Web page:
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Old-School BSA Choppers

Old School BSA Choppers

Back in the very-late-1970s and very-early-1970s, crazy guys (usually without a whole lot of money to work with) were chopping everything with two wheels. I had a couple of buddies who chopped their 350 Hondas, and Honda 750 choppers weren’t uncommon. For the guys who couldn’t afford to step up to a Harley, they would often chop old Brit bikes like Triumphs, BSA, and the like. BSA Choppers were never as common as Triumph choppers, but they were out there. We love looking at custom bikes of all kinds, all brands and types. Choppers, Bobbers, Rat Bikes, and Cafe Racers all exhibit tastes, ideas, innovations, and creative solutions, all quite unique, and very much to the taste of the owner and/or builder. In the case of 60s- and 70s-era Old School stuff like you’ll see here, many of these custom bikes are time capsules, indicators of the times, the mindset during those times, and hardware and tech that was available to them back then, and often the budgetary constraints they surely must have been under. Here are a few BSA Choppers for you to enjoy:

‘Old School’ is right. This 1966 BSA 500 got the classic early-1970s treatment. Rigid tail section welded to a stock frame (doesn’t appear to be raked), period-correct aftermarket oil tank, extended stock forks, “Coffin” tank, “Banana” seat and sissy bar. And check out that classic pinstripe job. I think I rode this bike in high school.

This bike just changed hands and the new owner, Dale Martin of Spanaway WA writes: “I just purchased it 3 weeks ago. It’s a project. 1966 BSA 500 twin chopper. Haven’t had it running yet. Changed the handlebars & a few other things already, having a lot of fun working on it. I’m 70 years young & always wanted a BSA since the 50’s when I was a kid.” Congratulations, Dale, it looks like you got your wish.

1970, HERE I COME!
Talk about Old-School, this BSA A65-based Chopper must have once been a star! I found it at the Brook’s Cycles Auction in 2011. Looks like a stock BSA frame front-section with a welded-on hardtail. Check out those crazy pipes. Of course, that stretched-out Springer is the start of the show along with two stacked rectangular headlights. Polish this one up and go for a ride. Lots of polish.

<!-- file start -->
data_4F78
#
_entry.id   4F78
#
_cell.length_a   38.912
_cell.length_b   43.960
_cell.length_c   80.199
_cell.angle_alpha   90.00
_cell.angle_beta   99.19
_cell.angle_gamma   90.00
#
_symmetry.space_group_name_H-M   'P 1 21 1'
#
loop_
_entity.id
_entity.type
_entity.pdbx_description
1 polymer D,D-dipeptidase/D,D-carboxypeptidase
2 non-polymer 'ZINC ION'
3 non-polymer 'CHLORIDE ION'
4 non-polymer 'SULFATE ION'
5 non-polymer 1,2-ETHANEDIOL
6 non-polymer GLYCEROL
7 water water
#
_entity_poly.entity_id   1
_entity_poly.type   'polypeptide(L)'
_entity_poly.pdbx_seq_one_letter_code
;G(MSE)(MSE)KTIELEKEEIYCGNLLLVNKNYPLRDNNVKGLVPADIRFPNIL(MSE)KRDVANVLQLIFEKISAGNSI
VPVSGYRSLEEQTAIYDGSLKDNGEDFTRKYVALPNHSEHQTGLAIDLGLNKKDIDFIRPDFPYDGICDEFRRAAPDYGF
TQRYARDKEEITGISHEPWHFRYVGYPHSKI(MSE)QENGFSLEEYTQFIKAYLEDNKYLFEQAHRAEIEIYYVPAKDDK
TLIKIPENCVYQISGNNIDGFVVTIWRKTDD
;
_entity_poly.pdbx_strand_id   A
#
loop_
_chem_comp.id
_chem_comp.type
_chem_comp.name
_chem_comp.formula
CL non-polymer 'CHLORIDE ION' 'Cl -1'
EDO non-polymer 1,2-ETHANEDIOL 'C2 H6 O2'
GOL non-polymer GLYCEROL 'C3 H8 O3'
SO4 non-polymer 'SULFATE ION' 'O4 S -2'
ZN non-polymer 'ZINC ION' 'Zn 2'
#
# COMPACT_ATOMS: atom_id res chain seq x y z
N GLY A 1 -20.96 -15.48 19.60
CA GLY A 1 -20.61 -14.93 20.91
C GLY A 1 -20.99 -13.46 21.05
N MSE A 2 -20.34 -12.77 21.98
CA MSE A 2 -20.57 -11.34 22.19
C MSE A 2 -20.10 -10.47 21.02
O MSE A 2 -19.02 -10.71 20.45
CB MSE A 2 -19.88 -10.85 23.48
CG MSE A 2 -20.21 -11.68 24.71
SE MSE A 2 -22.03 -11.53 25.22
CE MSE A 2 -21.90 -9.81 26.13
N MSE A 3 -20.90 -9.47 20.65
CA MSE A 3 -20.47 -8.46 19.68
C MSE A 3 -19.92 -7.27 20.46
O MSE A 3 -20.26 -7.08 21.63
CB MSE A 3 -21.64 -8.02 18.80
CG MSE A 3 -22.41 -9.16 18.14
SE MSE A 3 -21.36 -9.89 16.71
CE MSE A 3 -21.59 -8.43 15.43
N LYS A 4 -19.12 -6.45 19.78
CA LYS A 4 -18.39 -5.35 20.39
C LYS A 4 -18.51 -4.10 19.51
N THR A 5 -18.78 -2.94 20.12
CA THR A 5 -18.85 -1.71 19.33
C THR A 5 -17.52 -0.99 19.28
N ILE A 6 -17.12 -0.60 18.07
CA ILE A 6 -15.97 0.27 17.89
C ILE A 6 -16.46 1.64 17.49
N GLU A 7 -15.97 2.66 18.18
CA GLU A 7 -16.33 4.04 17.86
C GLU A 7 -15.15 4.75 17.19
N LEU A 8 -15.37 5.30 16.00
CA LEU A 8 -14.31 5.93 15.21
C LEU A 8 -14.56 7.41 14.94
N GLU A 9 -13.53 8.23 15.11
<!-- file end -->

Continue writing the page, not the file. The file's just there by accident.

I caught this lovely BSA Chopper in the service department at Raber’s in San Jose CA (my favorite motorcycle shop on Earth) in July 2014. While a definite Old-School vibe, this looks like a very well-built machine, put together from modern parts. Many old Brit choppers running around today are ‘period-pieces’, relics from the 60s or 70s, built out of parts that were available back then, and likely built on a shoestring budget, by amateurs. Get the picture? Take a look at some of the other Old School bikes on this page then look at this one again. The frame looks like an aftermarket rigid rather than something cobbled-together. Then check out that robust Girder front end. It looks like it actually works quite well. I love that tiny front brake drum, which was a very common mod back in the 70s when certain states required a front brake, but chopper builders didn’t want big ugly drums out front. (Disc brakes were still a fantasy back then). Everything seems to fit just right on this bike, and the proportions and the stance are just perfect. This looks like a professional build, my guess done in modern times but made to appear as an Old-School BSA Chopper. The 650 A65 twin engine is clean (that’s one thing you can say about unit-contruction BSA engines, they’re clean of line), and the primary cover has been cutaway to show and ventilate the (dry) belt drive and clutch. Nice bike.

Modern BSA Choppers

I spied this awesome machine at the 2011 Quail Motorcycle Gathering in Carmel CA. Built by Falcon Engineering out of SoCal, these guys have a whole line of unbelievable customs based around classic British motorcycle engines. This is just a sample of their imagination and craftsmanship. But it it a BSA Chopper? Probably not. It’s sort of a cross between a Bobber and a Cafe Racer, but it was too cool to pass up.